Despite the pick ups of Twitter superstar Logan Morrison and "hilarious 80's reference waiting to happen" Corey Hart, Mariners manager Lloyd McClendon has made it clear in statements to MLB.com that he will be sticking with the embattled Justin Smoak as his first baseman to begin the season.
Both Morrison and Hart were acquired by the team as part of an enormous overhaul of the squad's offense this season, spearheaded by the acquisition of all-world second baseman Robinson Cano. But despite both players only providing passable defense at the corner outfield positions -- and with Hart's status as the team's right fielder "day-to-day" once the season starts, according to McLendon -- it appears that the defensive safe haven of first base is off-limits for either for the time being.
Though how long that lasts is anyone's guess, with Smoak failing to live up to expectations for what feels like much of the last decade, even if it's only been the last few years. Entering his age-27 season, the former first round pick of the Texas Rangers has failed to play more than 140 games, have an OPS of more than .750 or generate more than 1 win above replacement during his first three full years in the major leagues. But along with McLendon's support, Smoak's has on his side the fact that neither Morrison or Hart are anywhere near a perfect fit for the position currently or the long-term goals of the team at this point.
Morrison -- who is a year younger than Smoak and with at least one season better than anything Smoak's been able to produce -- has been unable to stay on the field for a full season. And while he's posted consistently (and significantly better) stats than Smoak while staying on the field significantly more than Morrison, Hart's age (nearly 32) makes him not nearly as enticing a long-term solution at first base as the Mariners hope Smoak can someday be.
Their manager has made it clear that both may get opportunities to play the position for spells -- McClendon directly asked and answered that precise question for reporters with this rhetorical gem, "Will other guys play first? Yeah." -- while also stating plainly that "Smoak is my first baseman." Much of this directness is McLendon's general disposition, but it also is likely being done to give comfort and confidence to his first baseman, who has had to suffer through his share of bad teams and bad seasons since being acquired as part of a 2010 trade for Cliff Lee.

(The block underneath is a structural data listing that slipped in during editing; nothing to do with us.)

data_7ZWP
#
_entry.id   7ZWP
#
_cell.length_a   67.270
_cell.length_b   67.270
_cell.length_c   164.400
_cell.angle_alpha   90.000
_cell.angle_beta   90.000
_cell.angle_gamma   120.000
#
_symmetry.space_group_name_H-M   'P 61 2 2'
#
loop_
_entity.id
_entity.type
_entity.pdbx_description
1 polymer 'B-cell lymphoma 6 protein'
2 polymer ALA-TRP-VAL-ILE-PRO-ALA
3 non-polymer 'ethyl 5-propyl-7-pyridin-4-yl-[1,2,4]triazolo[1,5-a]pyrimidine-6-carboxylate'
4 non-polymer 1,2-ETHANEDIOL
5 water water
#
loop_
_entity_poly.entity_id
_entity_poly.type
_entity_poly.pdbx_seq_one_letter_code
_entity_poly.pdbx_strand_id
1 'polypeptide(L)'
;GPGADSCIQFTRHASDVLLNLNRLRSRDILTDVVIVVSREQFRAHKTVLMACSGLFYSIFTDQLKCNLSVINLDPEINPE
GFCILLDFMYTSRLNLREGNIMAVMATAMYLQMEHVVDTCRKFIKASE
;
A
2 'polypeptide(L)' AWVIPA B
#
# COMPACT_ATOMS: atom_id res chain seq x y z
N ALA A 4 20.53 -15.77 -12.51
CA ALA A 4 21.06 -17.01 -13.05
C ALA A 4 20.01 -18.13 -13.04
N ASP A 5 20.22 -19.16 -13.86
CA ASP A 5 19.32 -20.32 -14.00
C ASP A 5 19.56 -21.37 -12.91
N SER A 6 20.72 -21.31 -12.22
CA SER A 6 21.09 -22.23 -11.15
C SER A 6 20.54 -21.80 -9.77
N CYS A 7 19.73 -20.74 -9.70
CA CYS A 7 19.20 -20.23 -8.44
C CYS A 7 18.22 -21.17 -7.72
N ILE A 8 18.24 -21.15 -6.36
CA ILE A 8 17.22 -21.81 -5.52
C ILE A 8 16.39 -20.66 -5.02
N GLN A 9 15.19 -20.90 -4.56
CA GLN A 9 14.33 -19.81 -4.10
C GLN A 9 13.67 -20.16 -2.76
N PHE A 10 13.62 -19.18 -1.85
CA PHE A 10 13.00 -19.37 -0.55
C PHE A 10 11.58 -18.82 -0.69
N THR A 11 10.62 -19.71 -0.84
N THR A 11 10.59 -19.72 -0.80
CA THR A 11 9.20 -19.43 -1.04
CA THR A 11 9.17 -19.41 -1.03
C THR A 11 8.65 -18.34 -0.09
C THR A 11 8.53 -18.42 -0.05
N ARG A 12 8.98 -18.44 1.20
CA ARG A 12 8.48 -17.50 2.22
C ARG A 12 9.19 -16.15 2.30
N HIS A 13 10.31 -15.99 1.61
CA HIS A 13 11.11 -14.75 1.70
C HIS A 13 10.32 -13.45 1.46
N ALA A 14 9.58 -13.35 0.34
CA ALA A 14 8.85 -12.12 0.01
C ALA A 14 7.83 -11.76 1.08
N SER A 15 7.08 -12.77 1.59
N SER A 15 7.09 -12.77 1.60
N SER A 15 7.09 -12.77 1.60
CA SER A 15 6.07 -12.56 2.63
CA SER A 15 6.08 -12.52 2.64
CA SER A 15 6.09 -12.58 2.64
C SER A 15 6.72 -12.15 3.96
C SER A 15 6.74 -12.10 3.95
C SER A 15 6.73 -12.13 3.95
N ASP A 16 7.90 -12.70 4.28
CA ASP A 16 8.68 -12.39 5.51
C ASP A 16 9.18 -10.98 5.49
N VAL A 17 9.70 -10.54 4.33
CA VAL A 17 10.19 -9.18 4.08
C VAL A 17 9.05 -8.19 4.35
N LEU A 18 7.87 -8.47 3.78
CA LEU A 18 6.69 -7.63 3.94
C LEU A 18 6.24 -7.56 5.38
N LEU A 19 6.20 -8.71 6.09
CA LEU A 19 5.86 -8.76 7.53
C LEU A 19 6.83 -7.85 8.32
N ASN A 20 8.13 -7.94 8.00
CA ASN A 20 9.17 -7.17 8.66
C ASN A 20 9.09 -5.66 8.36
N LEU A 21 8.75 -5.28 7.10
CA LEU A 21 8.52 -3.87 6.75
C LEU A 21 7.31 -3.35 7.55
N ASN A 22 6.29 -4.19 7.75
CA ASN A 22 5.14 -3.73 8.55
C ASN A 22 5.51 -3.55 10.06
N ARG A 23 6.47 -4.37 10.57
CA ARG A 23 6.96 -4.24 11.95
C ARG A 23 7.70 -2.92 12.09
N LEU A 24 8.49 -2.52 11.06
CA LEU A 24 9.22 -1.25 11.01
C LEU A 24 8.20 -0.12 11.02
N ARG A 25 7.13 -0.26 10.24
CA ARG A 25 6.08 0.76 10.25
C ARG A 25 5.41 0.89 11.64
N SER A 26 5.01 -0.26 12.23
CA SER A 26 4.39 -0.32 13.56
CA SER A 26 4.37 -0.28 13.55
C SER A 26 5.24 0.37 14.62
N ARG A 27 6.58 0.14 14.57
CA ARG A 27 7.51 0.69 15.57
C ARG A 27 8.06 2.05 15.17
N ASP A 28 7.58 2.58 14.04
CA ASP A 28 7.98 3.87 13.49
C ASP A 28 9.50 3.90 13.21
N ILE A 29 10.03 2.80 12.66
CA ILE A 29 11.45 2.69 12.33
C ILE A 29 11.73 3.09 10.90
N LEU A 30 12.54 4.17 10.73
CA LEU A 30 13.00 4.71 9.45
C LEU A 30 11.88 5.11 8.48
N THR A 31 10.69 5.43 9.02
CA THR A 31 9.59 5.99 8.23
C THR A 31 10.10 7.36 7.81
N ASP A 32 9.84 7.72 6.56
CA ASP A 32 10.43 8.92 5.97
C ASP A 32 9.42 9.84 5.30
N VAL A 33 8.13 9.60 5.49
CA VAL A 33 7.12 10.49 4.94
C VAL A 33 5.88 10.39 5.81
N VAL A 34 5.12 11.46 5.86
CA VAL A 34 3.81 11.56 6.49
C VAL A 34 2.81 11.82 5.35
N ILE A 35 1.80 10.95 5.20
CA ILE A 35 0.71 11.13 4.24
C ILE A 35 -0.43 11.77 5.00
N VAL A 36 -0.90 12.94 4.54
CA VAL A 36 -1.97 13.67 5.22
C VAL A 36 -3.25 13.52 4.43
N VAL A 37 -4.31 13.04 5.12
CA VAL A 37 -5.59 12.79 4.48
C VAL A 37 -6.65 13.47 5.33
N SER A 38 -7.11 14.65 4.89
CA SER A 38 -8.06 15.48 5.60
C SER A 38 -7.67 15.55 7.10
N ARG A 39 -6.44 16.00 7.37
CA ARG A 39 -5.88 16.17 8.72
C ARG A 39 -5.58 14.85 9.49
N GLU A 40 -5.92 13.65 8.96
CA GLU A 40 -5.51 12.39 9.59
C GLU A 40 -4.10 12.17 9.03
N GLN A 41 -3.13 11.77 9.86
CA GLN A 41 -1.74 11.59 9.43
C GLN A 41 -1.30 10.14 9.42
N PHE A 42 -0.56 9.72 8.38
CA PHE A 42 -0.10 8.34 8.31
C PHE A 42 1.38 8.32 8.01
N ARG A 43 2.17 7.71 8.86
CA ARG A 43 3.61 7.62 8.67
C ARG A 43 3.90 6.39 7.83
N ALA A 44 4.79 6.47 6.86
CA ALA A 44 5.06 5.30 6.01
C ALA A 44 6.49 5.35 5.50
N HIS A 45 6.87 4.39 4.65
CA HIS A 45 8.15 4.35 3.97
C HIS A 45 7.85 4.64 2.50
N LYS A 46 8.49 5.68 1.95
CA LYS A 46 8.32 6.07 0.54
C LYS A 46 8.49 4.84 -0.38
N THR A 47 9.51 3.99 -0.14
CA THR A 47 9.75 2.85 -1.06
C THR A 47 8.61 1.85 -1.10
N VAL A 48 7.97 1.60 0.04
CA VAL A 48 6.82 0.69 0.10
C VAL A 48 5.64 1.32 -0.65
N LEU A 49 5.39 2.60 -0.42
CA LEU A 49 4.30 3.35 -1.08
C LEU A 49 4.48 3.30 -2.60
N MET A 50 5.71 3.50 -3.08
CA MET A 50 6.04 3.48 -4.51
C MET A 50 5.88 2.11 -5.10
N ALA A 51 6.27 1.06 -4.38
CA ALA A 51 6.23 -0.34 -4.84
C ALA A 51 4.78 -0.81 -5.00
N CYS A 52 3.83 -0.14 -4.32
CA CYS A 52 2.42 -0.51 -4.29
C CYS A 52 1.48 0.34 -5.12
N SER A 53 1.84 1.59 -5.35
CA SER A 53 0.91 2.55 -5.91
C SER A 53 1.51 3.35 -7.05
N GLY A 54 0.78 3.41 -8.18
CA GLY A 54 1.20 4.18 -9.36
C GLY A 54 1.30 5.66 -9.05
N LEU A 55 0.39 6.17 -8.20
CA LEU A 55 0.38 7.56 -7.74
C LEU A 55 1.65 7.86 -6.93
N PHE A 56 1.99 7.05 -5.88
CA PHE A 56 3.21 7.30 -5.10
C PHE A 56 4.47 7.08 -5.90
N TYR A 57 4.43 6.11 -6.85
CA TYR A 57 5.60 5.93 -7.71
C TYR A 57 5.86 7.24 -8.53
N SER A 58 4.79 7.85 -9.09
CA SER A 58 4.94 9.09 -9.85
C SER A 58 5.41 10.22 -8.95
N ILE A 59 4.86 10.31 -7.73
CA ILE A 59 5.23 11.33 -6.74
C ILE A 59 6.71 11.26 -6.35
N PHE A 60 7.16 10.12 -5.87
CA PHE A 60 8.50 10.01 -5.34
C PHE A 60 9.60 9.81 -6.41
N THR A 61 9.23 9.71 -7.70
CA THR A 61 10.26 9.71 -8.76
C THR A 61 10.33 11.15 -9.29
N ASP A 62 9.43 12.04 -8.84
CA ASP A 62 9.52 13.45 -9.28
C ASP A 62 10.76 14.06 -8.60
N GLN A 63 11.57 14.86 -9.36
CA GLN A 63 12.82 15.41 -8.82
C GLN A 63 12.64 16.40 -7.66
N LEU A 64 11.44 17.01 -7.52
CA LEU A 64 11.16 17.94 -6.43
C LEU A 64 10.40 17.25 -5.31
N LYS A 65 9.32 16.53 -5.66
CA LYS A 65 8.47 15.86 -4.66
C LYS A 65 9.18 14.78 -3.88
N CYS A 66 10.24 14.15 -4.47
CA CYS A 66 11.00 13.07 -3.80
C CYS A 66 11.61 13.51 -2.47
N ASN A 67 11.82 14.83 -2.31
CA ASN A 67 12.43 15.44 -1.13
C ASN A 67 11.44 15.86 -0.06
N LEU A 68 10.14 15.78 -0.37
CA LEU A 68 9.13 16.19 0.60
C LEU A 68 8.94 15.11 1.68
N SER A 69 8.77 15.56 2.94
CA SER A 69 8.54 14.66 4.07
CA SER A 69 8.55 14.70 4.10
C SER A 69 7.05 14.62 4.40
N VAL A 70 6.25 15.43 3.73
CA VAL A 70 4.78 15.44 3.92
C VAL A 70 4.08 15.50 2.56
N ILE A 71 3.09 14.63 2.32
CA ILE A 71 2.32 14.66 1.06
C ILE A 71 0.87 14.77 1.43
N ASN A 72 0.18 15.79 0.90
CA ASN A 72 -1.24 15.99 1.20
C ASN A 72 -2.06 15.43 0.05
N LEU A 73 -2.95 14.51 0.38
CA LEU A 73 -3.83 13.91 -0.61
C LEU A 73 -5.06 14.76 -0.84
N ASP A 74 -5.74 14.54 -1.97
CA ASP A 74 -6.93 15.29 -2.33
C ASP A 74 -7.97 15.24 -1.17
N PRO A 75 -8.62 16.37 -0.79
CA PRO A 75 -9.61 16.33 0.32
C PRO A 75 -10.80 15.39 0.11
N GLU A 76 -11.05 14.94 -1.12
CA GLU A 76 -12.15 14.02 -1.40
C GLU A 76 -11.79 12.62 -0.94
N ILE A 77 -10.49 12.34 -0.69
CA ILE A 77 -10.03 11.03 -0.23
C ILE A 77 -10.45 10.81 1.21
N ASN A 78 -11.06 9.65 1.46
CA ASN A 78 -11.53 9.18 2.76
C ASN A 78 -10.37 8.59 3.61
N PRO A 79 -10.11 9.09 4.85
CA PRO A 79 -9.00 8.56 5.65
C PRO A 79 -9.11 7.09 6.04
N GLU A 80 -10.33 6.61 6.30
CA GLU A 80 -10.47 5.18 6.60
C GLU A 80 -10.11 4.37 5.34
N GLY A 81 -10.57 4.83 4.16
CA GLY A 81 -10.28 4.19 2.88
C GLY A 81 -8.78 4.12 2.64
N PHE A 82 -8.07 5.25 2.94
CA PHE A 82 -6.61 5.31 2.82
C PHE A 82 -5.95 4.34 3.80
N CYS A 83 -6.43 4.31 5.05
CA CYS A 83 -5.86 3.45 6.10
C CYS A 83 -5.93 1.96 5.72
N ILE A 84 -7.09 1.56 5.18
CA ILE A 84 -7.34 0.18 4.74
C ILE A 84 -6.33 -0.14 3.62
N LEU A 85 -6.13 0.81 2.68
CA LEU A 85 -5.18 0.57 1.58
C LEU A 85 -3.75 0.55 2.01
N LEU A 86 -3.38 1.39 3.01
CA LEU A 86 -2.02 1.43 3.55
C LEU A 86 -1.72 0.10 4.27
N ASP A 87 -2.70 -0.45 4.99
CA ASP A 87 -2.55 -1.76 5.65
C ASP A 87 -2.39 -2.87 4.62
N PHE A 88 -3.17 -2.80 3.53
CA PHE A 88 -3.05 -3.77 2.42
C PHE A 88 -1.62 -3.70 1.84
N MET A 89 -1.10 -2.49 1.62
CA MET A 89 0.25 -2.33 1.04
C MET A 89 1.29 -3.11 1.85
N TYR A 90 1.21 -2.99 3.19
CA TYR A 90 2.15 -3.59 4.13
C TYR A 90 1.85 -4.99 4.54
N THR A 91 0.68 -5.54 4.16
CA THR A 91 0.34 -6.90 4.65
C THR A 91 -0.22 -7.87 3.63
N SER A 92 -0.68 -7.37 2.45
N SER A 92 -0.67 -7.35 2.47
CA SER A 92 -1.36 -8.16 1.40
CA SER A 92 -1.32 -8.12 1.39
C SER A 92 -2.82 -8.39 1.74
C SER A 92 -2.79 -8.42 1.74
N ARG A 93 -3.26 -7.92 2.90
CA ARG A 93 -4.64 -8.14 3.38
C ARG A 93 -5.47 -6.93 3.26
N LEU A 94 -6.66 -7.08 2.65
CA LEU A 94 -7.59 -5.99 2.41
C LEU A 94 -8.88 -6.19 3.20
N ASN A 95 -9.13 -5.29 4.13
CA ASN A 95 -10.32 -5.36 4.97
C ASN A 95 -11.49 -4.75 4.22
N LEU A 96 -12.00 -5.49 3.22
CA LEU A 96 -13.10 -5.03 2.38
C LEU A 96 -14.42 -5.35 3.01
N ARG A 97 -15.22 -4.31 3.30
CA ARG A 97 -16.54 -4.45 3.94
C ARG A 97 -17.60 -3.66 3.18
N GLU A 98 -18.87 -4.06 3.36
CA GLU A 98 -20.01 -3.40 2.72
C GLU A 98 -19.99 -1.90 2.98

In fact, McClendon went so far as to give him the same job security as his best hitter, best pitcher and other top-of-the-line prospects. "The No. 3 hitter, Cano, and the No. 1 starter, Felix," he told reporters when asked who had their positions "locked" before the season started, adding his key prospects after naming his two marquee players, "Our third baseman is Seager. My catcher is Zunino, and my first baseman is Smoak."
The decision isn't entirely new, and is in fact something that McClendon has been saying since the Winter Meetings. But, regardless of the timing, it's an unequivocal show of support that may go along way in restoring Smoak's presumably battered confidence. And if nothing else, it's put Smoak at ease for the time being, as he told reporters, "I had a couple of talks with him over the winter and stuff like that. I knew that if I just came out here and do what I'm capable of doing and work hard, then I had no worries."
After three seasons in the dark it appears that, for Smoak, the future's may finally be so bright he has to wear shades.